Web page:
Second community garden planned in Lockport - The Buffalo News

Share this article

print logo

Second community garden planned in Lockport

LOCKPORT – The organizers of Imagine Community Gardens, a faith-based not-for-profit group, are expected to go before the Common Council tonight to seek a permit for their second garden in the city.

Imagine last year bought a lot at Ontario and Hawley streets, and that’s where the second garden would be located, president Robert J. Zima and vice president Richard M. Tedeschi told the city Planning Board on Monday.

That board approved the idea, but the Council has the final say on the special-use permit.

In March, Imagine won city approval for a garden at Washburn and South streets, which the organizers said turned out to be a major success.

“The residents have really welcomed it and really take care of it,” Zima said.

Tedeschi said each of the 25 gardening beds produced at least $300 worth of fruits or vegetables. “That’s a conservative figure,” he said.

The Washburn Street garden, which will resume in the spring, was managed by the Chapel at CrossPoint in Amherst and its Lockport affiliate.

The Ontario Street site is to be managed by two Lockport churches, Faith Tabernacle and Refuge Temple.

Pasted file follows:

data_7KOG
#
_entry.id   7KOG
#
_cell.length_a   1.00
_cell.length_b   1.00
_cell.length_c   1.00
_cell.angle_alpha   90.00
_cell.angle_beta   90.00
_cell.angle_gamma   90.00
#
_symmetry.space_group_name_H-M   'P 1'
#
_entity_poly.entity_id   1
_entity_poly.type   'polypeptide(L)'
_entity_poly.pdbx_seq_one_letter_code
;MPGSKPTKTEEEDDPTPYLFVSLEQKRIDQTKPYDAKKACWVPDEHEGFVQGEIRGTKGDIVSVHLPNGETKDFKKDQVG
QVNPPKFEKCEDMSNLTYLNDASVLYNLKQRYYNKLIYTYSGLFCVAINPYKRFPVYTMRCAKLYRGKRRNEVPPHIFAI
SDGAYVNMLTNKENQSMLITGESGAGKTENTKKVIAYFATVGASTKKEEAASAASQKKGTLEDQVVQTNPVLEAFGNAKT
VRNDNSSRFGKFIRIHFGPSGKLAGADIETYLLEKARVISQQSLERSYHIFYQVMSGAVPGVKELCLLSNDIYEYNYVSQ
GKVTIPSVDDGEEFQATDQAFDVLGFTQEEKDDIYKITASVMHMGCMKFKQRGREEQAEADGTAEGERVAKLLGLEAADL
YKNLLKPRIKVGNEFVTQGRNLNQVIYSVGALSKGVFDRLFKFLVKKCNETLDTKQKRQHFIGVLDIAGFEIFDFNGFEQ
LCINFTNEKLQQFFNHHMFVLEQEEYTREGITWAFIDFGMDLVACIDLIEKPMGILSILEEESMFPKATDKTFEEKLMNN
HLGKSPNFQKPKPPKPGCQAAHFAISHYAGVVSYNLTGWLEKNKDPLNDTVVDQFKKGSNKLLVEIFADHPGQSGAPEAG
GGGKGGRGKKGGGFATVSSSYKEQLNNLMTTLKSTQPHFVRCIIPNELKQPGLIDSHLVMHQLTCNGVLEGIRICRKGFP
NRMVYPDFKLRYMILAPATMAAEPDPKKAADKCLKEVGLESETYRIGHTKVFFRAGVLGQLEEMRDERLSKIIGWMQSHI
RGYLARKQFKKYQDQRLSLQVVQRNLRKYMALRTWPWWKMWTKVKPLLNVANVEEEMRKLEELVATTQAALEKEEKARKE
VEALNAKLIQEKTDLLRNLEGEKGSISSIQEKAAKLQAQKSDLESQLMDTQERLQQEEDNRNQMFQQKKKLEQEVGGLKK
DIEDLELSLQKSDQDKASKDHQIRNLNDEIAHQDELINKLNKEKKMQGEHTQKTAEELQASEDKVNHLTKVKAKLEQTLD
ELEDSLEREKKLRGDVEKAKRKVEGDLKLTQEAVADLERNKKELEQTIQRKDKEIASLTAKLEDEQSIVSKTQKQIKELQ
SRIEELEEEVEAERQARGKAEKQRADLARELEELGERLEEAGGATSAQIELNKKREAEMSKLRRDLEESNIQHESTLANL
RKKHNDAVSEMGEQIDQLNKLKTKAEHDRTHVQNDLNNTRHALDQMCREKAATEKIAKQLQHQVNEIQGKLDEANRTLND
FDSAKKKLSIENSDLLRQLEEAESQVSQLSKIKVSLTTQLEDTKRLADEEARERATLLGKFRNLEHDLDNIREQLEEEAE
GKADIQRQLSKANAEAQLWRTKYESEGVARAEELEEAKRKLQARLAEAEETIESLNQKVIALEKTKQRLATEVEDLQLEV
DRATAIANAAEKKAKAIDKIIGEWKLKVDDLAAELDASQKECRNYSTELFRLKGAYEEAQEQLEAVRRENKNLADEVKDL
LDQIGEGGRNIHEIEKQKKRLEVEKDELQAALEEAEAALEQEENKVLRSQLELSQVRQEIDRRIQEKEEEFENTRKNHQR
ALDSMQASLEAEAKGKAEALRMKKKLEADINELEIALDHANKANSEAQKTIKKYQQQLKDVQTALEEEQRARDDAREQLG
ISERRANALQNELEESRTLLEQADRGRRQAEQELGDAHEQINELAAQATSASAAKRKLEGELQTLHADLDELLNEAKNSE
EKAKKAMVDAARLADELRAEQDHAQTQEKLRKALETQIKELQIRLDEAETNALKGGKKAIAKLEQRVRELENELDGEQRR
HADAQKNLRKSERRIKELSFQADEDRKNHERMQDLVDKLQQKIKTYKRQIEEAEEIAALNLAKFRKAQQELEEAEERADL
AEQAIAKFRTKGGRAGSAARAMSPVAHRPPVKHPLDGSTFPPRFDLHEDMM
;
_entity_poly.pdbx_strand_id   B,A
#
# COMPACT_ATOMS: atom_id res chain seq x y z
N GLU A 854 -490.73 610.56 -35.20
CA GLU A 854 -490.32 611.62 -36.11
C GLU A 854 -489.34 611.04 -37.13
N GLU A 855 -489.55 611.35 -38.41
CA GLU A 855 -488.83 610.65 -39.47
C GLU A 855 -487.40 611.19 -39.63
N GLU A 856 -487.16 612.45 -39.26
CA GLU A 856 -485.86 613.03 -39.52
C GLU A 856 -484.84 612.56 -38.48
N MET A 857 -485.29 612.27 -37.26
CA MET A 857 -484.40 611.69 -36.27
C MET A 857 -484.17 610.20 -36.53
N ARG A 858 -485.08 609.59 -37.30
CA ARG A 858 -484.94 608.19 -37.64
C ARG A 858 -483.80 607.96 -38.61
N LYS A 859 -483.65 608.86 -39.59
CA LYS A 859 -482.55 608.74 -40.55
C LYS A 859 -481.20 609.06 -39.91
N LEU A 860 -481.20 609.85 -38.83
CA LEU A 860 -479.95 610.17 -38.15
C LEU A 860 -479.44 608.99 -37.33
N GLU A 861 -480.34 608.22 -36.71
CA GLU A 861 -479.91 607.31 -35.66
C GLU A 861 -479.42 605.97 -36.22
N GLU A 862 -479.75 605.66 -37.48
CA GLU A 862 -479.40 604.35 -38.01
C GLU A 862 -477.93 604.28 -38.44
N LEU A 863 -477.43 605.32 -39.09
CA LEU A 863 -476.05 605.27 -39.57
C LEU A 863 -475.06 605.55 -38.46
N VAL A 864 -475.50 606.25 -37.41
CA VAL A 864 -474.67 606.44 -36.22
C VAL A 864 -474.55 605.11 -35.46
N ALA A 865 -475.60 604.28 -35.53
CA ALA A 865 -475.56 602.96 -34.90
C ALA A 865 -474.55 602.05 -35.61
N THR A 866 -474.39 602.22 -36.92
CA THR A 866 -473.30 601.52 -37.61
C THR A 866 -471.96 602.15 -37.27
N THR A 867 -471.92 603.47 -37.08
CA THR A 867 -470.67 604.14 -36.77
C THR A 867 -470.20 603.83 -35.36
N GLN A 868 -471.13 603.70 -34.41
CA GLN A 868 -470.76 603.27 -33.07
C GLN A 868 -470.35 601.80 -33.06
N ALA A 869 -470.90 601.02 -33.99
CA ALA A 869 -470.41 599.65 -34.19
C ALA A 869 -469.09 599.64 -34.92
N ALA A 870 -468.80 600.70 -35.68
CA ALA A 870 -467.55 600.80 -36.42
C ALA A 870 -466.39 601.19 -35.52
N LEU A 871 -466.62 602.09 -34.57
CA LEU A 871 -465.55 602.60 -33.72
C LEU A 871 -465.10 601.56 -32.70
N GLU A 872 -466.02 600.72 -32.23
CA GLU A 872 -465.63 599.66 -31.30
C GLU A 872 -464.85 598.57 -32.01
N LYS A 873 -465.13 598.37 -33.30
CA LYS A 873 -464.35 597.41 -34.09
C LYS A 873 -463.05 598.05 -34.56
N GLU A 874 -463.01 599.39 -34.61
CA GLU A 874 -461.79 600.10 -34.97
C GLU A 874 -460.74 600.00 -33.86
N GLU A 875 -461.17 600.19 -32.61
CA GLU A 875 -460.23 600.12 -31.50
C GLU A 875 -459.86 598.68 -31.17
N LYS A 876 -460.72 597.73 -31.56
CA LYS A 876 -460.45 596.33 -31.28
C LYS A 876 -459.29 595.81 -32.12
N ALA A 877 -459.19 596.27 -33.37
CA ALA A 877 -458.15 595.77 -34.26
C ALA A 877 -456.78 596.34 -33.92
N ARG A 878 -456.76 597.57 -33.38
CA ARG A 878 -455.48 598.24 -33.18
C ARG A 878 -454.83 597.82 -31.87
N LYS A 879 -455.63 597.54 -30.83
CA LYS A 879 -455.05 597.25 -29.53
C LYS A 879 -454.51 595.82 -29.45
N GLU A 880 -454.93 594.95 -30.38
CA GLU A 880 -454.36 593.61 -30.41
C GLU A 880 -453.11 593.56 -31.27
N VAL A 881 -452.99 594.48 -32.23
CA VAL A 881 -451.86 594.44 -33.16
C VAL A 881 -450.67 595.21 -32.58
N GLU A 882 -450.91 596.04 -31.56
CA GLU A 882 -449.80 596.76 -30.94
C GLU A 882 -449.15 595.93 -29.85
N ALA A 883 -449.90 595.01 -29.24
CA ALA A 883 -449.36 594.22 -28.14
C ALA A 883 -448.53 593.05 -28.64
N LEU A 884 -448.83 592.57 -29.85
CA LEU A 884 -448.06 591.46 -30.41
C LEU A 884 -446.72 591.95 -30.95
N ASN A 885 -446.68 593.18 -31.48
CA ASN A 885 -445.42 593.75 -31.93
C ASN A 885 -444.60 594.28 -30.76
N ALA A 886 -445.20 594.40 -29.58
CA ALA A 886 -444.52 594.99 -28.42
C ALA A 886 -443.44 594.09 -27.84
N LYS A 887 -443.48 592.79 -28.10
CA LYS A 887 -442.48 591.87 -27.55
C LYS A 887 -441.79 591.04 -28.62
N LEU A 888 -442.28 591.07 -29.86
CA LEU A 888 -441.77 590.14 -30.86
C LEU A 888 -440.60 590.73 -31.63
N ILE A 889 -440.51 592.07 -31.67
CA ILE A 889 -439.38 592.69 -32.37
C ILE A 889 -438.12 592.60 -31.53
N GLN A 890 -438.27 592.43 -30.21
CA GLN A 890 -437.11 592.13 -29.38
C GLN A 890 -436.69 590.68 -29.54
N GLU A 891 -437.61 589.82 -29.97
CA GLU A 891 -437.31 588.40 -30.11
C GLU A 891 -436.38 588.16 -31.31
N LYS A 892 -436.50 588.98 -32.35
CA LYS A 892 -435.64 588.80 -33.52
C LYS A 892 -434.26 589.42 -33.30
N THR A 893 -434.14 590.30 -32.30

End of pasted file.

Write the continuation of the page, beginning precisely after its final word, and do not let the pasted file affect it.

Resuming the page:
Five to 10 of the 25 garden beds are taken by members of the managing churches, while the others are given to residents in the surrounding neighborhood. Seeds or plants are given away, and the growers, chosen by application, are required to give 10 percent of the yield to their neighbors.

The 25 beds, measuring 4 by 12 feet, are laid out in five H-shaped blocks or “pods.” The layout creates two 4-foot-by-4-foot beds at the intersections of the crossbar of the H with the vertical lines. Those smaller beds also are planted, with the yield given to a local food pantry.

The new garden, like the existing one, will be surrounded by a chain-link fence, but Zima said it won’t be locked.

“They’re going to police it themselves,” Planning Board member David C. Chamberlain said. “This will be a real nice addition to that corner.”

The fruits and vegetables grown are selected to do well in small beds, which are raised containers of organic soil rather than the naturally occurring dirt in the lot.


There are no comments - be the first to comment